World long jump silver medallist Shara Proctor is looking forward to taking on a top field at the IAAF World Indoor Championships in Portland where she aims to add to her global medal collection
Shara Proctor became the first British woman to jump over seven metres when she improved her own national long jump record to 7.07m to claim world silver in Beijing last summer. The 27-year-old now has her sights set on also breaking that barrier indoors as she targets another world medal in Portland this weekend.
The women’s long jump is set to be one of the most competitive field events of the championships, with Proctor joined by two Great Britain team-mates – IAAF World Indoor Tour winner Lorraine Ugen and Commonwealth silver medallist Jazmin Sawyers – plus the likes of USA’s two-time winner Brittney Reese and Germany’s world leader Alexandra Wester in Oregon.
“The standard is very high in this field. I believe it will take a big jump, possibly over seven metres, to win the gold medal,” says Proctor, whose indoor PB of 6.91m from this winter puts her second behind 2014 world indoor silver medallist Katarina Johnson-Thompson’s 6.93m on the UK indoor all-time list.
“I know I’m capable of seven metres indoors. I’m in shape, I’m fast, I’m mentally and physically ready. I just have to execute in competition.”
“I know I’m capable of seven metres indoors. I’m in shape, I’m fast, I’m mentally and physically ready”
Proctor had to settle for second behind Ugen in her last competition pre-Portland, the Glasgow Indoor Grand Prix, and the Rana Reider-coached athlete appreciates the domestic battles.
“It’s great competition at home because I have to fight to make the team,” explains Proctor, who missed the British trials for Portland as a precaution with a niggle which she says has now been sorted. “That makes it even more special to make the team because I have to work that much harder.”
After claiming bronze at the 2012 World Indoors in Istanbul, Proctor finished fourth at the last edition of the championships in Sopot and says that result was a turning point.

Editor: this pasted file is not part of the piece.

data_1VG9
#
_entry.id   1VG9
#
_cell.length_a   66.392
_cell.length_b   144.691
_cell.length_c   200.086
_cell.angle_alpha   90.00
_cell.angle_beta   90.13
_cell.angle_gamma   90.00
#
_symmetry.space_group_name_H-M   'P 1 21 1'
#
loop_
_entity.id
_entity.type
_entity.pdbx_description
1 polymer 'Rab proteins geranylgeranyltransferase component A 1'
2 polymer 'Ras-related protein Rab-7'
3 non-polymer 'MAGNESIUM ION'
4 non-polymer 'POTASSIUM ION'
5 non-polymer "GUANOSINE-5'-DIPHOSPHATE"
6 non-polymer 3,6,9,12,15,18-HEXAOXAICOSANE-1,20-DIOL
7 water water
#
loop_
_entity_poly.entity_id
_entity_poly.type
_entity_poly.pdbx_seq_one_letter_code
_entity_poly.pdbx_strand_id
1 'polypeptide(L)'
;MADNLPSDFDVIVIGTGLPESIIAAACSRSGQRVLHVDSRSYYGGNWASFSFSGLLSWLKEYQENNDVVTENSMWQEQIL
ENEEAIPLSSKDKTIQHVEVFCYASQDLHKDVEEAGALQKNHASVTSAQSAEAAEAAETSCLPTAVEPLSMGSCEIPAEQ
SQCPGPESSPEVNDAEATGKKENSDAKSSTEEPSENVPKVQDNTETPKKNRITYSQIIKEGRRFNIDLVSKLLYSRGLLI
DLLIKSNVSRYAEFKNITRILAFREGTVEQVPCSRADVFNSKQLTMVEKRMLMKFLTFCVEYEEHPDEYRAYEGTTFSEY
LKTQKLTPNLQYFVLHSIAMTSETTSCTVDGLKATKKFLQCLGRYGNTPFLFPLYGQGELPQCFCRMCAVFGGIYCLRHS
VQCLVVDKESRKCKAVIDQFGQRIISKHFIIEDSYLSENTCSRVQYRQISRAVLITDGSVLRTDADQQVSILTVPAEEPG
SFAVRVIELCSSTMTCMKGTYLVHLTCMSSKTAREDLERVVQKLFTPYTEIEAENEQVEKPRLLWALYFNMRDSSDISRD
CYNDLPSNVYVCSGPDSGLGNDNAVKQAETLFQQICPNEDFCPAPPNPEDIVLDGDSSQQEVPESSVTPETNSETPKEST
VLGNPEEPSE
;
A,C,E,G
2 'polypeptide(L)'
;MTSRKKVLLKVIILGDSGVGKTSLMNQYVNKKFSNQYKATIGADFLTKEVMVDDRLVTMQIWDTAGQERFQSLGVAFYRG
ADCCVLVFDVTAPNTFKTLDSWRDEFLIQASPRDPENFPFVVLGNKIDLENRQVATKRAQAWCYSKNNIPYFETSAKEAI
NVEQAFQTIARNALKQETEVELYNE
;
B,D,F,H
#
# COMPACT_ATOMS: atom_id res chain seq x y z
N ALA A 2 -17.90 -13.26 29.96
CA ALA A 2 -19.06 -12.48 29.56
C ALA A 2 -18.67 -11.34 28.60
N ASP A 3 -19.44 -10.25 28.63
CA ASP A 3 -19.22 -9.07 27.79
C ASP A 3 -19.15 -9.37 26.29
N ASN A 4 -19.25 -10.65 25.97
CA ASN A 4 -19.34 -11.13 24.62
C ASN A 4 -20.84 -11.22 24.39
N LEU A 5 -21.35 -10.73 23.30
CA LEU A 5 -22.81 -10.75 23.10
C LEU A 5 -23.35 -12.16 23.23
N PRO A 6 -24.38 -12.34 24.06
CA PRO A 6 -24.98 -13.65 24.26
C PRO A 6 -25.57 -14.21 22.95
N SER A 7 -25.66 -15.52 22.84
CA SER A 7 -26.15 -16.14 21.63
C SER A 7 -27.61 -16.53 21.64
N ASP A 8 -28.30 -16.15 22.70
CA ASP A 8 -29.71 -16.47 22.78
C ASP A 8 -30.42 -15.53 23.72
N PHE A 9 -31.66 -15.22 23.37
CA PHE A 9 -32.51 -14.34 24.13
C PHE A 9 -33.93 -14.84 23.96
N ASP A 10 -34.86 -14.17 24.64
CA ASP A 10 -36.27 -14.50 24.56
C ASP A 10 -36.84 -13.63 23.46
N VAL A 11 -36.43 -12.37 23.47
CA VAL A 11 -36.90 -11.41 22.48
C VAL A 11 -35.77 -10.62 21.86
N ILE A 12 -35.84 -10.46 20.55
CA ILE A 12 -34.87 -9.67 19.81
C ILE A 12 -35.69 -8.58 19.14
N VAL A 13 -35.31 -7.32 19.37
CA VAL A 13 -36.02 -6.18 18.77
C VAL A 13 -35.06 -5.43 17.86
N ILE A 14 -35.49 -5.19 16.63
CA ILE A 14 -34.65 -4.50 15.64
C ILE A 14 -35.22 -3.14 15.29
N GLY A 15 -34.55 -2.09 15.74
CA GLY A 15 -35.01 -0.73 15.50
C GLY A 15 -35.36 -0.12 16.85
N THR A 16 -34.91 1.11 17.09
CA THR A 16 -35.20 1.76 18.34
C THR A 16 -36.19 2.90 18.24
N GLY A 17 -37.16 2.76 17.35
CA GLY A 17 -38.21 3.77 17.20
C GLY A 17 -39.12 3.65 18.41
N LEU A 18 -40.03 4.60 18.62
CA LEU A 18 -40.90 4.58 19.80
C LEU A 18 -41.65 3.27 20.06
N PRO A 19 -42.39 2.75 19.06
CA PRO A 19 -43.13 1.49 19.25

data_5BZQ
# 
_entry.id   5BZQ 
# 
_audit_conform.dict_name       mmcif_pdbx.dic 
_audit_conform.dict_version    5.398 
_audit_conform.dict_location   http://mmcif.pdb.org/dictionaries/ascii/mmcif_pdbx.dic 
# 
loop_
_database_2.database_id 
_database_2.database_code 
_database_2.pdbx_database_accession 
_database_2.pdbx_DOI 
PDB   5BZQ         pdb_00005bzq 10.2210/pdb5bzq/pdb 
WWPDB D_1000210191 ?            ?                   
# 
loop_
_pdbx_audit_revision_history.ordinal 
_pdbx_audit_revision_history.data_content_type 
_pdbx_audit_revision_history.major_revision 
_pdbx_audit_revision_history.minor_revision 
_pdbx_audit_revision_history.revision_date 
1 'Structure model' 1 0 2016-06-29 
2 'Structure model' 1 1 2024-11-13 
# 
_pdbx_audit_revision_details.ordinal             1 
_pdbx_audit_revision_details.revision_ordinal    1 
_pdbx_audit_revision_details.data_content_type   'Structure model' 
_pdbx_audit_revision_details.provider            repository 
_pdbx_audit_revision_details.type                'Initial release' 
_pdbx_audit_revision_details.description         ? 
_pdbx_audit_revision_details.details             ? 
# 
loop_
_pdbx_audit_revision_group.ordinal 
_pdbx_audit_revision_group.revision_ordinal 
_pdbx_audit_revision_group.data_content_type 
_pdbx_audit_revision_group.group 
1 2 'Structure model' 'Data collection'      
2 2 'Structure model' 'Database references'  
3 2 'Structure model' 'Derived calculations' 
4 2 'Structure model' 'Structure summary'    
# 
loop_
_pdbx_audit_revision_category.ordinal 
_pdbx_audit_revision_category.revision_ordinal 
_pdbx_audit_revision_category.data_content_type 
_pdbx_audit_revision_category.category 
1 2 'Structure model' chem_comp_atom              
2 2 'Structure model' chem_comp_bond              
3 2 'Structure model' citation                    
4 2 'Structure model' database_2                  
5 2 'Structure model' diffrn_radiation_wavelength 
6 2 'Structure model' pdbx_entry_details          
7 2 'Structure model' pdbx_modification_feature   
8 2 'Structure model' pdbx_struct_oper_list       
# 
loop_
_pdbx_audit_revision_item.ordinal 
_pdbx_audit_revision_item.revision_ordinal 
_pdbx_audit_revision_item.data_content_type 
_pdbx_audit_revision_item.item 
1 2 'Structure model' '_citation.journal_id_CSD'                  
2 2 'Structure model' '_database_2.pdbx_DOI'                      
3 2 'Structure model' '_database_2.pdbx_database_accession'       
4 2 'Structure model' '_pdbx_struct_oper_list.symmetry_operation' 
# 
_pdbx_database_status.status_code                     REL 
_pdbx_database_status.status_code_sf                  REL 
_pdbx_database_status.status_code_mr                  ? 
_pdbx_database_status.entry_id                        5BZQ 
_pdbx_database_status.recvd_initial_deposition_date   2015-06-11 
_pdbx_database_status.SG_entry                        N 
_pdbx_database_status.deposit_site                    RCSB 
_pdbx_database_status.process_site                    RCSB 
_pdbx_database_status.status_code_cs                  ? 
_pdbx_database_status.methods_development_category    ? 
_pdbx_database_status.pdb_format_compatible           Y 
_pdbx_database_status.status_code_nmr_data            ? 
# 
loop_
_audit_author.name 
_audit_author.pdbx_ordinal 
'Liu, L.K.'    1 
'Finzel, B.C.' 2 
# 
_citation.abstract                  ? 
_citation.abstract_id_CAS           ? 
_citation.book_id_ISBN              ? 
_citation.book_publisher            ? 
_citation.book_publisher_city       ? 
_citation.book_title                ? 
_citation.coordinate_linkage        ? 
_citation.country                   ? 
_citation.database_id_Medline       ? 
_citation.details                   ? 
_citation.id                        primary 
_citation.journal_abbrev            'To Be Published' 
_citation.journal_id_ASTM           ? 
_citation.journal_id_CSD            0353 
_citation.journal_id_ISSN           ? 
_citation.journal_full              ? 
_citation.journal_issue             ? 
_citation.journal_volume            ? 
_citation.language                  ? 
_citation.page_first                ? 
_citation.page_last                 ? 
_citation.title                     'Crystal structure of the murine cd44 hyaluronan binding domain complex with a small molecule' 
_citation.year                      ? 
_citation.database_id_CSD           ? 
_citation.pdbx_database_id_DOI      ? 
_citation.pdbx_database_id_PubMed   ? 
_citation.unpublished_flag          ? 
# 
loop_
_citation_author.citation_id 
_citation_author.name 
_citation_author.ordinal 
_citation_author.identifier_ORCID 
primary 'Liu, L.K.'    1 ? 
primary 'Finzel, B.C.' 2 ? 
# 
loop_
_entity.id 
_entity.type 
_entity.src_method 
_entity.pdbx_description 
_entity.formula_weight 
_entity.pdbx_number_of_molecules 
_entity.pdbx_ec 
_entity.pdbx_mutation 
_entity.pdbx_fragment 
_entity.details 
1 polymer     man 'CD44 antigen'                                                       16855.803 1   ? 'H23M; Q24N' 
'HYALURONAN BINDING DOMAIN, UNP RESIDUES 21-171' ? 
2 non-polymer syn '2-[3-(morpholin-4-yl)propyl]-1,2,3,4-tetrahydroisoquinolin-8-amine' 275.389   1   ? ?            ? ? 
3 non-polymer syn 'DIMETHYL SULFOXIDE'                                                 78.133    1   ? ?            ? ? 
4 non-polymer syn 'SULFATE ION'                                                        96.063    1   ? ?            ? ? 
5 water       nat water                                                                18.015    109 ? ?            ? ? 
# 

“I think losses like that are necessary because it makes you more hungry, it makes you focus. You see everybody else competing well and you want to be up there also,” she says.
“I think that was important for me and kind of a turning point. I’m back on my A-game and I don’t want to ever come fourth – that’s the worst place!”
“The standard is very high in this field. I believe it will take a big jump, possibly over seven metres, to win the gold medal”
The competition on Friday (March 18) will offer a different experience to that of the past two editions as the women’s long jump in Portland is a straight final and Proctor says she prefers it that way.
“I like it actually because I like to get it done and over with in one day,” she says. “Usually when it is two days – a qualification day and a finals day – you have to wake up really early and I’m not a morning person! I’m usually running down the runway half asleep, so I like it this way!”
» Find an online preview for the IAAF World Indoor Championships here, while the March 17 edition of Athletics Weekly magazine, on sale in shops now or available digitally here, includes a preview plus global indoor rankings